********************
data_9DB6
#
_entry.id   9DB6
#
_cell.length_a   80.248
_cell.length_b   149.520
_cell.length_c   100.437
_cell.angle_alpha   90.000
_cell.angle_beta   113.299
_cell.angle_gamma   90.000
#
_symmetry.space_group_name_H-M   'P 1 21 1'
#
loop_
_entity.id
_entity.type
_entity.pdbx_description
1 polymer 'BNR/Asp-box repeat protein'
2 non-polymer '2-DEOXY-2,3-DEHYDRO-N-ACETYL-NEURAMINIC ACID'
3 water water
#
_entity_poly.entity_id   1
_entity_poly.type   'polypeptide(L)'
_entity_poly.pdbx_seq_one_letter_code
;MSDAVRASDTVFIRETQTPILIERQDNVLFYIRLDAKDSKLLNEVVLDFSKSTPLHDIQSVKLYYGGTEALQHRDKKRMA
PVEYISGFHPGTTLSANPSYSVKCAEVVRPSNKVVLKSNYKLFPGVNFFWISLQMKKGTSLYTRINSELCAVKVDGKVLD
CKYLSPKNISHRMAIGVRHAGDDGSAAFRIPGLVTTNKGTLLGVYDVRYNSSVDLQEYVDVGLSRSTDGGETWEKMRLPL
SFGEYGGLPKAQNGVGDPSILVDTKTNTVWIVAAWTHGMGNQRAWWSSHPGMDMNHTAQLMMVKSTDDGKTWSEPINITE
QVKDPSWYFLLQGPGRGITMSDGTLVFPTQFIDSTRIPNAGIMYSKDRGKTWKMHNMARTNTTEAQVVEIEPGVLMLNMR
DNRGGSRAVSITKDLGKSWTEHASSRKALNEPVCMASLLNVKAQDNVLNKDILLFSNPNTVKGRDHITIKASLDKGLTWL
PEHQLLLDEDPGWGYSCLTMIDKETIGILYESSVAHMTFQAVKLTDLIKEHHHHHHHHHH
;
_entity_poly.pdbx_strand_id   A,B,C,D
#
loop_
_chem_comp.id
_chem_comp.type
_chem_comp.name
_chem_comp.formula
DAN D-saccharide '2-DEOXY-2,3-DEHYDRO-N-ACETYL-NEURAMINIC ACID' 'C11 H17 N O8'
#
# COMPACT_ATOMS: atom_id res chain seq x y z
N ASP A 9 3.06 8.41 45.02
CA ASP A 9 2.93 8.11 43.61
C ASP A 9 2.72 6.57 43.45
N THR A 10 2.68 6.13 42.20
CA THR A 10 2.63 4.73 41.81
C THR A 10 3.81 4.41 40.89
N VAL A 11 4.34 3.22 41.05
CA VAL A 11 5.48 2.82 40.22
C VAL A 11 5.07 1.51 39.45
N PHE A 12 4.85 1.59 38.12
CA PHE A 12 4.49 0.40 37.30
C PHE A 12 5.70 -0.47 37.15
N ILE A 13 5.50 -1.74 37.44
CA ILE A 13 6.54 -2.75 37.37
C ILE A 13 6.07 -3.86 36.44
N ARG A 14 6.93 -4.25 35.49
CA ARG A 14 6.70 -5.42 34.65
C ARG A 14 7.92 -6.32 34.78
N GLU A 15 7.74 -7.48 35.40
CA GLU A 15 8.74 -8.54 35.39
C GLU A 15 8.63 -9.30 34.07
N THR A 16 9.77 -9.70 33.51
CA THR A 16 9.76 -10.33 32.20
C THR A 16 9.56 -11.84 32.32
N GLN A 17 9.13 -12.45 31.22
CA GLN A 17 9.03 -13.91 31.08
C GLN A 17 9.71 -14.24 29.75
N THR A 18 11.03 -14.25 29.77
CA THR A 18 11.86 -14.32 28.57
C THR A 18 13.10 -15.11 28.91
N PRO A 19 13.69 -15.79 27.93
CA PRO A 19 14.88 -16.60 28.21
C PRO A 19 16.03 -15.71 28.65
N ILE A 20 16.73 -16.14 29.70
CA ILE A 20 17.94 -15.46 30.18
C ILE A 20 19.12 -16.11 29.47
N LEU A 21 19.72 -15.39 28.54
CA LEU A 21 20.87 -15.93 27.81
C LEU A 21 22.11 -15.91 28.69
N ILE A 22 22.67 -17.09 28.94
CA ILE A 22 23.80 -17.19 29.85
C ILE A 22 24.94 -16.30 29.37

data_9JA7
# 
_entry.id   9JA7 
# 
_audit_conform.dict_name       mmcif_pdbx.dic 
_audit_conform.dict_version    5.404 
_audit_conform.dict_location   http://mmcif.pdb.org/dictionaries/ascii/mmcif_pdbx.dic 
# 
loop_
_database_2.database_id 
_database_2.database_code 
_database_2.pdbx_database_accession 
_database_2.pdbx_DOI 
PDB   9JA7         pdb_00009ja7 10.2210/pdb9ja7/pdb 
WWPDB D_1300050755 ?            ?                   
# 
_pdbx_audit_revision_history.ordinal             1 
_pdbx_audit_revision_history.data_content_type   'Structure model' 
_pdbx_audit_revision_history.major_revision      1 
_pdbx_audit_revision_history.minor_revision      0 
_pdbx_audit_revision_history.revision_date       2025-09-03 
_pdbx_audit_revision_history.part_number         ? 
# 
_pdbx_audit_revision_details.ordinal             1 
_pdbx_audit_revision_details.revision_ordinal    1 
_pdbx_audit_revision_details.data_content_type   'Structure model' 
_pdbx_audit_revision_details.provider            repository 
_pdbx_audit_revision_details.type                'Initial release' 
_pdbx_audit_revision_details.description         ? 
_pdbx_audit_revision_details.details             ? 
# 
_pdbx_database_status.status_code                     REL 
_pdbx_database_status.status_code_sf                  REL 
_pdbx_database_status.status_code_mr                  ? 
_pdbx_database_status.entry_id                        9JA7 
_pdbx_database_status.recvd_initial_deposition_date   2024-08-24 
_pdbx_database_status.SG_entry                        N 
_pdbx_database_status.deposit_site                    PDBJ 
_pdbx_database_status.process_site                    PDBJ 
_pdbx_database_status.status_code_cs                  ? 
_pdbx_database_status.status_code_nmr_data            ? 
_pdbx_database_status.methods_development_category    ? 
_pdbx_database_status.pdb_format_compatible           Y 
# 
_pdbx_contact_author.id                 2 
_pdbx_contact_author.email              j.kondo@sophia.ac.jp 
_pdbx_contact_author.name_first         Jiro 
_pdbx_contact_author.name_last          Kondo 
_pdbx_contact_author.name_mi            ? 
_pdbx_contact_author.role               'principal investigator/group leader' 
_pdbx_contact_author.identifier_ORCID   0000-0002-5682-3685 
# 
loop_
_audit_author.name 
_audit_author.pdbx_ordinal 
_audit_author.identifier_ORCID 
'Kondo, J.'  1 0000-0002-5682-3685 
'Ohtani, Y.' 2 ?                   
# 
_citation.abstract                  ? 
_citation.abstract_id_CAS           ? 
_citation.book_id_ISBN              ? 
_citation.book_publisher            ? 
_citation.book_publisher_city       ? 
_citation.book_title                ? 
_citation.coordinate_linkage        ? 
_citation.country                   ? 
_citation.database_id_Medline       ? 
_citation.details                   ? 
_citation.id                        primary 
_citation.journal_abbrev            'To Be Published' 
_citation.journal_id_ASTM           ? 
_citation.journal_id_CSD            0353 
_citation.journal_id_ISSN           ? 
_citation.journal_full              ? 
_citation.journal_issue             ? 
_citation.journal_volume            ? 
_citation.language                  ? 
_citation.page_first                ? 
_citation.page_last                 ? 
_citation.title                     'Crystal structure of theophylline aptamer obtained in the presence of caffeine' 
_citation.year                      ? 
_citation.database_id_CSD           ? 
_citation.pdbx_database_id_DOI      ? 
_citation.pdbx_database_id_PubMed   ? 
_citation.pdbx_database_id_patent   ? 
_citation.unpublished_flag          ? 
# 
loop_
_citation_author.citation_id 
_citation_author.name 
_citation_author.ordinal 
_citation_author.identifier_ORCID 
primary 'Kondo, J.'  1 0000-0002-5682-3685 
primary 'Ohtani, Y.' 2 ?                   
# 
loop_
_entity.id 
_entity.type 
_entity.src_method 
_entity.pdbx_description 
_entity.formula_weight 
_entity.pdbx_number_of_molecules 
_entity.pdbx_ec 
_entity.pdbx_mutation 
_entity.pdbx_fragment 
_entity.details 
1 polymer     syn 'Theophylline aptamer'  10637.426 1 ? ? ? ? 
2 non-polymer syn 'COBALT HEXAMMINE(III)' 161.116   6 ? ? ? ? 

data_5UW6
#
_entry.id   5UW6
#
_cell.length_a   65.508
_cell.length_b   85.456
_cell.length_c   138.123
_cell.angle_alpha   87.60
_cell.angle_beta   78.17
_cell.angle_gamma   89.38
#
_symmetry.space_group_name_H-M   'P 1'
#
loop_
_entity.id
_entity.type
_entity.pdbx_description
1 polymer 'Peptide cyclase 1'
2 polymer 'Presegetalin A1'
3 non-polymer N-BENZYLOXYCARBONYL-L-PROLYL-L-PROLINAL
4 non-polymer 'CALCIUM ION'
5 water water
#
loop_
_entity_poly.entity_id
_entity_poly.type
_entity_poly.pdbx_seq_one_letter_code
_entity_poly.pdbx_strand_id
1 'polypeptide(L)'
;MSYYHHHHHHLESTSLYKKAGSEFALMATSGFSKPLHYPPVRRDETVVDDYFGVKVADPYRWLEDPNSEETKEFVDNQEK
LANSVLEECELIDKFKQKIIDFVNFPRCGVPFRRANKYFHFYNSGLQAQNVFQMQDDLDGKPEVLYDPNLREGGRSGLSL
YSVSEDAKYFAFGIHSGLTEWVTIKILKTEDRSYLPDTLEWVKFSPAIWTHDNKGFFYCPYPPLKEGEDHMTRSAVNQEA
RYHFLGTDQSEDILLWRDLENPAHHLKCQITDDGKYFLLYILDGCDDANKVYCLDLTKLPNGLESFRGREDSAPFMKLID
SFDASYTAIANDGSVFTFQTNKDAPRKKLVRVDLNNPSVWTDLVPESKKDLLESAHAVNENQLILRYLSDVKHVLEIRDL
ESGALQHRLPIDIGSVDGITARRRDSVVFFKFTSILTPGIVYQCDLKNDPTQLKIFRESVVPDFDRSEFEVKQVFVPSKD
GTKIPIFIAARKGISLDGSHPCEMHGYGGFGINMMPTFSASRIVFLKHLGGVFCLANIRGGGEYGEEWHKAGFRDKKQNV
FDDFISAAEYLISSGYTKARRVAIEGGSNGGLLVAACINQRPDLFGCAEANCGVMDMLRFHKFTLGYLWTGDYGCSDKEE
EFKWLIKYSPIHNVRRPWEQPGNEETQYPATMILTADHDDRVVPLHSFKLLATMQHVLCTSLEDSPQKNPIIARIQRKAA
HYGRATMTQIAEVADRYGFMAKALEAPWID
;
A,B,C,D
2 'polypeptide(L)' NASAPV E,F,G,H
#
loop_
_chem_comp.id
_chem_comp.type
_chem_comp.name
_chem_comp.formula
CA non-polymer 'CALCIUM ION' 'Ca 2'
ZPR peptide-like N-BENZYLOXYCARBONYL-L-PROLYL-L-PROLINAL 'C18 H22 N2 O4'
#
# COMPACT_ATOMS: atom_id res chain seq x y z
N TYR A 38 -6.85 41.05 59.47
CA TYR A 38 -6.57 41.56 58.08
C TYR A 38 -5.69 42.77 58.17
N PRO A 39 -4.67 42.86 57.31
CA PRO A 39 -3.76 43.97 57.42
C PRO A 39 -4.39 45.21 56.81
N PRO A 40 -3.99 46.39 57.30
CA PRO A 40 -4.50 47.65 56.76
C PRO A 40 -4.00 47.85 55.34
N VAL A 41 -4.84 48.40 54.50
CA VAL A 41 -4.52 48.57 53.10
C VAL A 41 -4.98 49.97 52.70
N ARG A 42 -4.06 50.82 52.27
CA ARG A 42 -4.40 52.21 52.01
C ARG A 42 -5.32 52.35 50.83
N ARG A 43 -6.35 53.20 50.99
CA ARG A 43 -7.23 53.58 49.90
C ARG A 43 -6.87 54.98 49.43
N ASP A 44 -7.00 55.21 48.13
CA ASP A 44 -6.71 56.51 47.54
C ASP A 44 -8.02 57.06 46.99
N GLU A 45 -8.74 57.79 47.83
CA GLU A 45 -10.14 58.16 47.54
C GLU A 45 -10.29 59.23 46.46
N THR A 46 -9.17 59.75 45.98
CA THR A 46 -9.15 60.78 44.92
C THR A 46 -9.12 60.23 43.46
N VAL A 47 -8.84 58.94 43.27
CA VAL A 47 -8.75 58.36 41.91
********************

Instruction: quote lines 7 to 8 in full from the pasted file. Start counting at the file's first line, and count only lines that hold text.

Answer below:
_cell.length_c   100.437
_cell.angle_alpha   90.000